“cockles and mussels, alive, alive, oh”
“Molly Malone” (also known as “Cockles and Mussels” or “In Dublin’s Fair City”) is a popular song, set in Dublin, Ireland, which has become the unofficial anthem of Dublin.
The Molly Malone statue in Grafton Street it’s just a stroll away from the Dublin Citi Hotel, just 2 minutes’ walk and it was unveiled by then Lord Mayor of Dublin, Alderman Ben Briscoe, during the 1988 Dublin Millennium celebrations, when 13 June was declared to be Molly Malone Day. The statue was presented to the city by Jury’s Hotel Group to mark the Millennium.
On 18 July 2014, the statue was relocated to Suffolk Street, in front of the Tourist Information Office, to make way for Luas track-laying work to be completed at the old location. Due to the increase in tourist foot traffic, and a common penchant for being “handsy”, the statue has been groped often enough that the bronze hue has begun to wear off on the bosom.
The song tells the fictional tale of a fishmonger who plied her trade on the streets of Dublin, but who died young, of a fever. In the late 20th century a legend grew up that there was a historical Molly, who lived in the 17th century. She is typically represented as a hawker by day and part-time prostitute by night. In contrast, she has also been portrayed as one of the few chaste female street-hawkers of her day.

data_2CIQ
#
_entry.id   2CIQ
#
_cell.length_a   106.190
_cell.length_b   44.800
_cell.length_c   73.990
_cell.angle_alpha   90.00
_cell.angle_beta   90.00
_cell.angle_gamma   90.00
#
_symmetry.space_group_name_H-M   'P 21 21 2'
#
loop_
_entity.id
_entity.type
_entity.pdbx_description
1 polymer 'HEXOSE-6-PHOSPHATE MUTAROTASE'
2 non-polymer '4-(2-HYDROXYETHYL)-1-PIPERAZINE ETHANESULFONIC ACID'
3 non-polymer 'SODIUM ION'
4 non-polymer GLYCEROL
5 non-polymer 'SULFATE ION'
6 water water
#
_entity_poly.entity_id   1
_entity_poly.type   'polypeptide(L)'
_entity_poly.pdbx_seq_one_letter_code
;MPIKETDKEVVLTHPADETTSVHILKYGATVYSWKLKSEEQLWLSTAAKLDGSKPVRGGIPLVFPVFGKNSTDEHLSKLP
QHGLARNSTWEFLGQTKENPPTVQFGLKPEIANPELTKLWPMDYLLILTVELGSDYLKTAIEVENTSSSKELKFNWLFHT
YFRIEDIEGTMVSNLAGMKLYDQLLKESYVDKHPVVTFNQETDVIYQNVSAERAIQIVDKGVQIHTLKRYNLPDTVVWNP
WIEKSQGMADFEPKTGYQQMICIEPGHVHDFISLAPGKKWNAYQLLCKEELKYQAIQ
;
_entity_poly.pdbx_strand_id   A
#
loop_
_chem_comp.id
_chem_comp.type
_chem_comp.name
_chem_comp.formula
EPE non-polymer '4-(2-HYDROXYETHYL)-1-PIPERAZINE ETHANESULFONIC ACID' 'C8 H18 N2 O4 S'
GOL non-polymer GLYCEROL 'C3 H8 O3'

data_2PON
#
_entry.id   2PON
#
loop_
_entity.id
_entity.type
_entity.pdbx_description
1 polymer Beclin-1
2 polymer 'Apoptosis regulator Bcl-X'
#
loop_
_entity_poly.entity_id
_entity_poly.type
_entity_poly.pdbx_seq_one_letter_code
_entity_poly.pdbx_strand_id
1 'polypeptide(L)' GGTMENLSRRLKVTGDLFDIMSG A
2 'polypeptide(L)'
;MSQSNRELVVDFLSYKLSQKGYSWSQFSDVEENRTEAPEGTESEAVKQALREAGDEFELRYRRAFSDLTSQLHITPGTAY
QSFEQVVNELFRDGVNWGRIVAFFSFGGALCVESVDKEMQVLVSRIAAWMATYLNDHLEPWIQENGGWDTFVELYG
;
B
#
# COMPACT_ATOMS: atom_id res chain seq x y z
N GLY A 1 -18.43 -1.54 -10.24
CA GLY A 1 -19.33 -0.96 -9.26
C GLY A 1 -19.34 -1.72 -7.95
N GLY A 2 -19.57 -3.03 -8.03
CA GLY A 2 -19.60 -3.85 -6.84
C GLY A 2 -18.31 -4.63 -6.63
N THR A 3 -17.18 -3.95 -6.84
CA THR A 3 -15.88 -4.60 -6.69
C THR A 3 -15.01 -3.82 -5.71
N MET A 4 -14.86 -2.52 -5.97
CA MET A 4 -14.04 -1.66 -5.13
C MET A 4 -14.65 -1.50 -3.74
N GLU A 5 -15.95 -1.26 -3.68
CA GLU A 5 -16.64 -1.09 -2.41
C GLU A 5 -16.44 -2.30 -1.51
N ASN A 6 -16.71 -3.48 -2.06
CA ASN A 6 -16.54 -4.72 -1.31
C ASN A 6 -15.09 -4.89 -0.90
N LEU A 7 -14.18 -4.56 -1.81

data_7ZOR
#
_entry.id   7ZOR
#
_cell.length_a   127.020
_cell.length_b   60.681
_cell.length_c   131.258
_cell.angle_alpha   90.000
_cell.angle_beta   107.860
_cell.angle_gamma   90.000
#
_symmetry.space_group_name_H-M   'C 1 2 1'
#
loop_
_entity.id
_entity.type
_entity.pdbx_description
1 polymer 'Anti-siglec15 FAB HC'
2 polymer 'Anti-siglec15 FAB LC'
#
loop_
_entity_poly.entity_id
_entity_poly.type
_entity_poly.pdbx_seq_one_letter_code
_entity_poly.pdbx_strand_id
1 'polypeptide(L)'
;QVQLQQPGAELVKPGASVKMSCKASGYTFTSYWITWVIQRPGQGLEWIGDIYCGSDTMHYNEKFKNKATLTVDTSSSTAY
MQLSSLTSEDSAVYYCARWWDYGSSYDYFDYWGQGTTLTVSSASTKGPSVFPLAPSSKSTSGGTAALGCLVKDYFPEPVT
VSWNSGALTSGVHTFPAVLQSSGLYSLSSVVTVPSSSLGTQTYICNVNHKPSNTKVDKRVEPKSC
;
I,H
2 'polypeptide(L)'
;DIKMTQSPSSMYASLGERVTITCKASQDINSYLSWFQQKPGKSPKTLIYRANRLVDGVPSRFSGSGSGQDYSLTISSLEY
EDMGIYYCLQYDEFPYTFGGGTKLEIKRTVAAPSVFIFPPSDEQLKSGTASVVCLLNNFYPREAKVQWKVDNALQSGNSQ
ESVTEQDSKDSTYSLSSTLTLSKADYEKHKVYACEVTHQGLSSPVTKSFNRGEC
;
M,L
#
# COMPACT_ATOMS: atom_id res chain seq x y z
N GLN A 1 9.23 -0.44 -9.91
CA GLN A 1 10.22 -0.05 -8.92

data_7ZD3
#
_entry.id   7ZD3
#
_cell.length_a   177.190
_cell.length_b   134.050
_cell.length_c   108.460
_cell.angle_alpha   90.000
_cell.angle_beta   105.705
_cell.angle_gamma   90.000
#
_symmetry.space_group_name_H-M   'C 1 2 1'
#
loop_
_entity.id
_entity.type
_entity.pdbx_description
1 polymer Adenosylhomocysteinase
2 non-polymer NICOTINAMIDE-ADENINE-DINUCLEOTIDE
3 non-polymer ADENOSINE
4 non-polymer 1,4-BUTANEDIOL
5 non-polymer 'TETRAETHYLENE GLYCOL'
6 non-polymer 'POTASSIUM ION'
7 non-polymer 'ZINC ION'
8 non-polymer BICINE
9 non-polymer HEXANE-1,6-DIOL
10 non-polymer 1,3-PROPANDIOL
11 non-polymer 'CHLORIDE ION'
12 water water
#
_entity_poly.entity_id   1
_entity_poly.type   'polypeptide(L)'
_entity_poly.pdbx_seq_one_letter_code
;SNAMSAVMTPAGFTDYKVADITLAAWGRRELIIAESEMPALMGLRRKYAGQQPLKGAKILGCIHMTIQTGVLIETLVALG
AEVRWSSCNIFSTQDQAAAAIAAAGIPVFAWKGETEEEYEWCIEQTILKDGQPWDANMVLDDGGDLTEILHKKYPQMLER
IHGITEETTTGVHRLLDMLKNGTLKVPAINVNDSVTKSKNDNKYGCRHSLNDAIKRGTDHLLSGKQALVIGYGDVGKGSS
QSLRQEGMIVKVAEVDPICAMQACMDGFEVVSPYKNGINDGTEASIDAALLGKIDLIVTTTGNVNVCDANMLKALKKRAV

There is no evidence that the song is based on a real woman, of the 17th century or any other time. The name “Molly” originated as a familiar version of the names Mary and Margaret. While many such “Molly” Malones were born in Dublin over the centuries, no evidence connects any of them to the events in the song.
Nevertheless, the Dublin Millennium Commission in 1988 endorsed claims made for a Mary Malone who died on 13 June 1699, and proclaimed 13 June to be “Molly Malone day.
Molly is commemorated in a statue designed by Jeanne Rynhart, erected to celebrate the city’s first millennium in 1988. Originally placed at the bottom of Grafton Street in Dublin, this statue is known colloquially as “The Tart with the Cart” or “The Trollop With The Scallop(s)”.
The statue portrays Molly as a busty young woman in 17th-century dress. Her low-cut dress and large breasts were justified on the grounds that as “women breastfed publicly in Molly’s time, breasts were popped out all over the place.”